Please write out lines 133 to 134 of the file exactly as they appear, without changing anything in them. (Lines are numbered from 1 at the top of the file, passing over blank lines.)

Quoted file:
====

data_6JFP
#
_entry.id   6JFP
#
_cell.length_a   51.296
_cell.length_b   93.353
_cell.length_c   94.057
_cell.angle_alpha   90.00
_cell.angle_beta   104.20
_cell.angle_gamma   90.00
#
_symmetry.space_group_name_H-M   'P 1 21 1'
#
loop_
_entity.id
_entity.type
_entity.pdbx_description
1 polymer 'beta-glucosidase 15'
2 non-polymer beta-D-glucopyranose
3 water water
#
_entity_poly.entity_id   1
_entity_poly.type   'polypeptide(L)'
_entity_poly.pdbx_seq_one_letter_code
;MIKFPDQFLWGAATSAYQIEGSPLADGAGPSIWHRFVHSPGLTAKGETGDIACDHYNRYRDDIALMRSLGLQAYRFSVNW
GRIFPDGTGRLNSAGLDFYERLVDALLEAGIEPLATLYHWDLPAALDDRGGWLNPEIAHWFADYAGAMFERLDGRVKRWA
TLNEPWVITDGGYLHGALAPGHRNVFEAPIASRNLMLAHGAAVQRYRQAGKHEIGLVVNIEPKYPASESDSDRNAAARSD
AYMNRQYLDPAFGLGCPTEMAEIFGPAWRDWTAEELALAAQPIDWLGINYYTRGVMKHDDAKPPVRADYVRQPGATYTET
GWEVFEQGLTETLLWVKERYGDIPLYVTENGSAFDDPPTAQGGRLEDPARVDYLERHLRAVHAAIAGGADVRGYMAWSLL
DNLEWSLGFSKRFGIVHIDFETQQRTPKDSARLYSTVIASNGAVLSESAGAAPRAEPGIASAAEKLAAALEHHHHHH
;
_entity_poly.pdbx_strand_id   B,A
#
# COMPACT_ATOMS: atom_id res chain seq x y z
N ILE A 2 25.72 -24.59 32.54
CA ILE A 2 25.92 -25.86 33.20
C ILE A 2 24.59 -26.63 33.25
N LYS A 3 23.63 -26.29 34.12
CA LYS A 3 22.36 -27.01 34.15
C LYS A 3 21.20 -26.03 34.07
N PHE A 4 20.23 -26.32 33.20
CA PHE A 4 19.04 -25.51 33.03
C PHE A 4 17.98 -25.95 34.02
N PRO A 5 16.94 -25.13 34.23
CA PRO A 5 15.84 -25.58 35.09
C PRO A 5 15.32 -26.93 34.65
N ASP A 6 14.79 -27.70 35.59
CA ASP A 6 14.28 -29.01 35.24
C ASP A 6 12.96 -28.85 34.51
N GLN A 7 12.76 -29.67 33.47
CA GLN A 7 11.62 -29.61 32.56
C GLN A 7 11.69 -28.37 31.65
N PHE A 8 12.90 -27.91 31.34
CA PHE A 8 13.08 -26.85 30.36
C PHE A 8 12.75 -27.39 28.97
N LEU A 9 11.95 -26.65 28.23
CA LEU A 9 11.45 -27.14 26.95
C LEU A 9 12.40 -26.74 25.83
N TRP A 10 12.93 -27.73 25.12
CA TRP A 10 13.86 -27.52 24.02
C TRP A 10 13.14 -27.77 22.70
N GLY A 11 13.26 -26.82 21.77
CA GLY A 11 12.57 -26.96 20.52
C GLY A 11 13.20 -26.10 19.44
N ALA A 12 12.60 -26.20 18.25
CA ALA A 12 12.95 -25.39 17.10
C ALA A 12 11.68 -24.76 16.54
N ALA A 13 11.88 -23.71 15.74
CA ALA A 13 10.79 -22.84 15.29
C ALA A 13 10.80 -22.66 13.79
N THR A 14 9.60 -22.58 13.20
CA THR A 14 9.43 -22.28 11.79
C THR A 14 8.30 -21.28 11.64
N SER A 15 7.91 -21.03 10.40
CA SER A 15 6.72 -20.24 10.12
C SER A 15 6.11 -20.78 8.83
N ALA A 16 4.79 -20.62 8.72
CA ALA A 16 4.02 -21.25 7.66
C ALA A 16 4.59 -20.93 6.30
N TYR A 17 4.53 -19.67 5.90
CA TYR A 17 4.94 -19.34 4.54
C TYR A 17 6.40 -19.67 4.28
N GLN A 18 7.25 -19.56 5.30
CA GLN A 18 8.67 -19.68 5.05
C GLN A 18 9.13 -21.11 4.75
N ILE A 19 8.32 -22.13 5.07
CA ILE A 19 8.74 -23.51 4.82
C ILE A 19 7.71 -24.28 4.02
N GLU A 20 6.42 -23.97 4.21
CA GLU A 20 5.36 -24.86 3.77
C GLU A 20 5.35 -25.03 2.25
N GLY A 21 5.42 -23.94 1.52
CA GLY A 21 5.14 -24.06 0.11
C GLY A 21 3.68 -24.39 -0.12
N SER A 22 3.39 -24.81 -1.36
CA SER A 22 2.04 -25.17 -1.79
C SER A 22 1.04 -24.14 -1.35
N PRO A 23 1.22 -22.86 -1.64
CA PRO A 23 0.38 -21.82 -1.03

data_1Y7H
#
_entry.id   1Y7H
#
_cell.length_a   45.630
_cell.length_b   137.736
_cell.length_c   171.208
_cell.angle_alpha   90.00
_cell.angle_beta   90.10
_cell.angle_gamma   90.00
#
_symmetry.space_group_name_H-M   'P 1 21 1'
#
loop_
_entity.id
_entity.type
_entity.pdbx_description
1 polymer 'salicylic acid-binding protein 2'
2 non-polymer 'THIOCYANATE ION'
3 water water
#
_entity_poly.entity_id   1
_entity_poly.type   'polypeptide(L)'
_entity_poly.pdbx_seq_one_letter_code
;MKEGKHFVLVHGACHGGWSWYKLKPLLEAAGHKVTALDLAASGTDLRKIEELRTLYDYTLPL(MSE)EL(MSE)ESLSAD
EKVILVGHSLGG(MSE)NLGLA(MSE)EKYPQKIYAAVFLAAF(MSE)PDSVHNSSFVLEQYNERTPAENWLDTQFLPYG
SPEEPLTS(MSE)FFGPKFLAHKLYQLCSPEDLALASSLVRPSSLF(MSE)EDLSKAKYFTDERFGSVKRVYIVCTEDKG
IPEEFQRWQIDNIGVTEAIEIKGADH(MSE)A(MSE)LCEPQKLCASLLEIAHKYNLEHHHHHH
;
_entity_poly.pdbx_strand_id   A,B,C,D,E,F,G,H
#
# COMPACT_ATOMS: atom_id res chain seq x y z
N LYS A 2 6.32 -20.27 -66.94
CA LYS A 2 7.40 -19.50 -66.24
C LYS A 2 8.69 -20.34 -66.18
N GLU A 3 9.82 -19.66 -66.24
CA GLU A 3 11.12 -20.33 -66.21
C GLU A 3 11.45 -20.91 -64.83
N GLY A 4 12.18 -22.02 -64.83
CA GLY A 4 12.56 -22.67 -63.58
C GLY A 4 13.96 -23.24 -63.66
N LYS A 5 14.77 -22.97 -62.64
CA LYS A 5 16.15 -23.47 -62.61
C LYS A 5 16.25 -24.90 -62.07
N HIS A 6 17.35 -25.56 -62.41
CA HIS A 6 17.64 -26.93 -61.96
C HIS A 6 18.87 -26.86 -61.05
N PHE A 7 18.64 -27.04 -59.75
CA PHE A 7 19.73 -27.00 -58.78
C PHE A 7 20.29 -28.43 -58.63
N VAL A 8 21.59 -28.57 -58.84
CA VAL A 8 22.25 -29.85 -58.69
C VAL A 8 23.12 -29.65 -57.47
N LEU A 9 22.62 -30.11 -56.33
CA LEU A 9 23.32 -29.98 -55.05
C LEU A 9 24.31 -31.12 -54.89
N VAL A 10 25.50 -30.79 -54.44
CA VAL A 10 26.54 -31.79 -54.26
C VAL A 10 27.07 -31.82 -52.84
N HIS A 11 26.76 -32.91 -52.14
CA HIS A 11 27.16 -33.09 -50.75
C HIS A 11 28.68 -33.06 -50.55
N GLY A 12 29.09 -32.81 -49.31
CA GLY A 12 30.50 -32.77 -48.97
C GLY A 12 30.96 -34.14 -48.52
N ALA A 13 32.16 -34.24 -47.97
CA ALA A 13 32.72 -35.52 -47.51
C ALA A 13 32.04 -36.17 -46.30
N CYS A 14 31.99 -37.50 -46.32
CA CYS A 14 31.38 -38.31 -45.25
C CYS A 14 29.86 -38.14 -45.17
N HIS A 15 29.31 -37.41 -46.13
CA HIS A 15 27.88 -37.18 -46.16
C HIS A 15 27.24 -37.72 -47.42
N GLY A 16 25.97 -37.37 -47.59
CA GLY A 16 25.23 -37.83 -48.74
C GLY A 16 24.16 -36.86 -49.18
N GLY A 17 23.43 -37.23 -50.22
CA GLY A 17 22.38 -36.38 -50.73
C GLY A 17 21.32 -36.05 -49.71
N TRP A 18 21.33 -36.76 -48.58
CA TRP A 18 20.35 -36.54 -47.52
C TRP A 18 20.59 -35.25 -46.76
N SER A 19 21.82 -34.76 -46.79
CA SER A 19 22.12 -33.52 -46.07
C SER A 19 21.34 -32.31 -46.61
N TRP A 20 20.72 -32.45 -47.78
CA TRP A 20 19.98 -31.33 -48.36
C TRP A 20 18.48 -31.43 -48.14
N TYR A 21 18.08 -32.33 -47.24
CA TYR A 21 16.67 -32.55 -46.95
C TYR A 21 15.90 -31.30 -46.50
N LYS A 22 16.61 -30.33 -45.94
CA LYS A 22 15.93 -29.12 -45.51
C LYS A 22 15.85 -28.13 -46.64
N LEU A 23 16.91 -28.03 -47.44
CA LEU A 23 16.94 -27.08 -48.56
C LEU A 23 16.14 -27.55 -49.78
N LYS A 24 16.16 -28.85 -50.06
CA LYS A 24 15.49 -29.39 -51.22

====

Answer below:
CA LYS A 2 7.40 -19.50 -66.24
C LYS A 2 8.69 -20.34 -66.18